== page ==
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Geological folklore and Celtic literature, from Cornwall to Scotland
Shelley Trower

rather than Hunt’s work itself. 5 The chapter will bring together Hunt’s various forms of narrative – namely his mining treatises, poetry and folklore collection – to illustrate how particular rocks serve to distinguish ‘Celtic’ regions and nations from a more ‘sedimentary’ England, and to distinguish the ‘Celtic race’ from the more ‘civilised

in Rocks of nation
HBO’s True Blood
Michelle J Smith

diversity of races coming together, anxieties of ‘conversion’, and ‘post-race’ erasures of difference, True Blood champions a multiplicity of ‘racial types’ and critiques those who are intolerant of difference, whether of race or of sexual orientation. Figure 12.1. Promotional image of Sookie

in Open Graves, Open Minds
Ideology and the Gothic in Hagars Daughter
Eugenia DeLamotte

Delamotte examines the representation of race in Pauline Hopkins‘s Hagar‘s Daughter (1901/2). She argues that the novel provides a revision of the Female Gothic and also exploits narrative devices familiar from detective fiction. The solving of the ‘mystery’ that lies at the heart of the novel is one which explodes the ideological ‘mystery’, and the national crime of slavery, which separates Black and White, masculine and feminine, home and state, and African American and Euro-American families.

Gothic Studies
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On Worms and Skin in Bram Stoker‘s Later Fiction
David Glover

This essay examines The Lair of the White Worms cultural logic, its mobilization of that dense network of specific historical references - to mesmerism, physiognomy, alienism, degeneration, and theories of race - which underlies so much of Bram Stoker‘s output. It is argued that Stokers last novel can serve as a kind of summa for Stoker‘s entire oeuvre, casting a retrospective eye over precisely those ethnological concerns that had animated his writings from beginning to end. For, in Stoker‘s imaginary the monstrous is always inscribed within a topography of race that his novels at once challenge and confirm by bringing pressure to bear on the whole scientific project of a general anthropology at its most vulnerable point: the distinction between the human and the near-human, between the species form and its exceptions.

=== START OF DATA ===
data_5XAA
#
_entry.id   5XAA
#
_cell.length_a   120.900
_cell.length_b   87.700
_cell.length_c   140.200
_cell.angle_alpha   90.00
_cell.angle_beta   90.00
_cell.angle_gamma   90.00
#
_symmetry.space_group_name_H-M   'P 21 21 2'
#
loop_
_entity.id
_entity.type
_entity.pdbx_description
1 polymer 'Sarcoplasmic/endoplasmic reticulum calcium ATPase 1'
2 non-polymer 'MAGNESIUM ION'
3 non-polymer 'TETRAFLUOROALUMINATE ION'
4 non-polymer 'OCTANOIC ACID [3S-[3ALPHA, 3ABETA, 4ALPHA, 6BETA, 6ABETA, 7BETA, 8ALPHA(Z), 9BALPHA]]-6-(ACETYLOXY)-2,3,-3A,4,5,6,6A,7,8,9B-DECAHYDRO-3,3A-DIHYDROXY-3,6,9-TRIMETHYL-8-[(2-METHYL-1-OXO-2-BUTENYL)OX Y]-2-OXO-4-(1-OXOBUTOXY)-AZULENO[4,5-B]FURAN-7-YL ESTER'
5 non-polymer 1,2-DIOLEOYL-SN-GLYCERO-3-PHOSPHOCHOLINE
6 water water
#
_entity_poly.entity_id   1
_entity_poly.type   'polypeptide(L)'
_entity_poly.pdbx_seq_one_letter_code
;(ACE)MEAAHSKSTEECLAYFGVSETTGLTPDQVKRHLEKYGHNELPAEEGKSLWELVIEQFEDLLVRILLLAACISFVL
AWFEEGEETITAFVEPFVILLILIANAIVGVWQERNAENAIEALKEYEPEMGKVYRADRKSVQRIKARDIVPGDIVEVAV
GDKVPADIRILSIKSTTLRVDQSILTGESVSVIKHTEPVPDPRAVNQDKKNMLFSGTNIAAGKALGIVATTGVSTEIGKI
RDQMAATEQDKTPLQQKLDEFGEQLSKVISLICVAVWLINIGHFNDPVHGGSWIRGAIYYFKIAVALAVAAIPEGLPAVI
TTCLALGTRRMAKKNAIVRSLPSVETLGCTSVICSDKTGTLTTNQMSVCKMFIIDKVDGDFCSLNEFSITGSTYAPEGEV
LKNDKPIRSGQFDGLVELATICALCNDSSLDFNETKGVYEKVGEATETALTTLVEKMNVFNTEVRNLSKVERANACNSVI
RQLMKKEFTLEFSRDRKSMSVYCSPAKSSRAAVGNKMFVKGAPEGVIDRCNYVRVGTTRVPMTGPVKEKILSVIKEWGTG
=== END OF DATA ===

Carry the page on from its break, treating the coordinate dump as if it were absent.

Gothic Studies
Vampires and the Spectre of Miscegenation
Kimberly Frohreich

This article explores the trend in contemporary vampire media to highlight racially-charged issues, demonstrating a consciousness of the way the vampire has been used in conjunction with racial stigmatisation. While the traditional figure of the vampire spoke strongly to late nineteenth-,and early twentieth-century white American fears of miscegenation, I argue that some contemporary vampire narratives, such as Blade (1998), Underworld (2003), and True Blood (2008-), rewrite the figure in order to question and/or undo,the link between ‘monstrosity’ and racial otherness. Central to this task is not only the repositioning and characterisation of the vampire, but also — considering that the female body was once perceived as the locus for racial purity — that of the heroine.

Gothic Studies
Bram Stoker‘s Postcolonial Gothic
Andrew Smith

That colonialism has associations with eighteenth century humanism is not a controversial claim. The eighteenth century with its fascination with how the subject knows has a central place in Foucault‘s account of the rise of the human sciences in The Order of Things. More recently Leela Gandhi has explored how the virtual construction of subjectivity in the eighteenth century was closely associated with the conceptual formulation of humanity. In these humanist constructions the human became defined by its relation to the non-human in a process where ideas about racial difference were used to form the hierarchies in which subjects were racially located. For Foucault, in the eighteenth century, the subject becomes both an object of knowledge (one that is understood ‘scientifically‘) and a subject who knows one that is interpreted `metaphysically`). This apparently scientific reading of the ‘objective status‘ of the subject reflects on the construction of race as an indicator of Otherness. The wider claim made by Leela Gandhi is that this position has a vestigial presence in much of todays `science‘. It is this correlation between race and certain pseudo-scientific taxonomies relating to race which underpin, in the nineteenth century, those theories of degeneration that attempted to account for perceptions of imperial decline, and it is these ideas that influenced Stoker‘s writings. Most notably Dracula has received considerable critical attention on the novels reliance on a model of degeneracy that articulates contemporary anxieties relating to criminality and race; this common view of Dracula is one that associates the Other (the vampire) with theories of degeneracy. The novel is also, arguably self-consciously so, about knowledge. The oddly unheroic pursuit of the vampire hunters is apparent in their search through documentation in order to develop an explanatory theory for vampirism. It is this pursuit of knowledge which is also to be found in A,Glimpse of America (1886) and The Mystery of the Sea (1902). Knowledge as knowledge of the national and/or racial Other is the central issue to which Stoker keeps returning.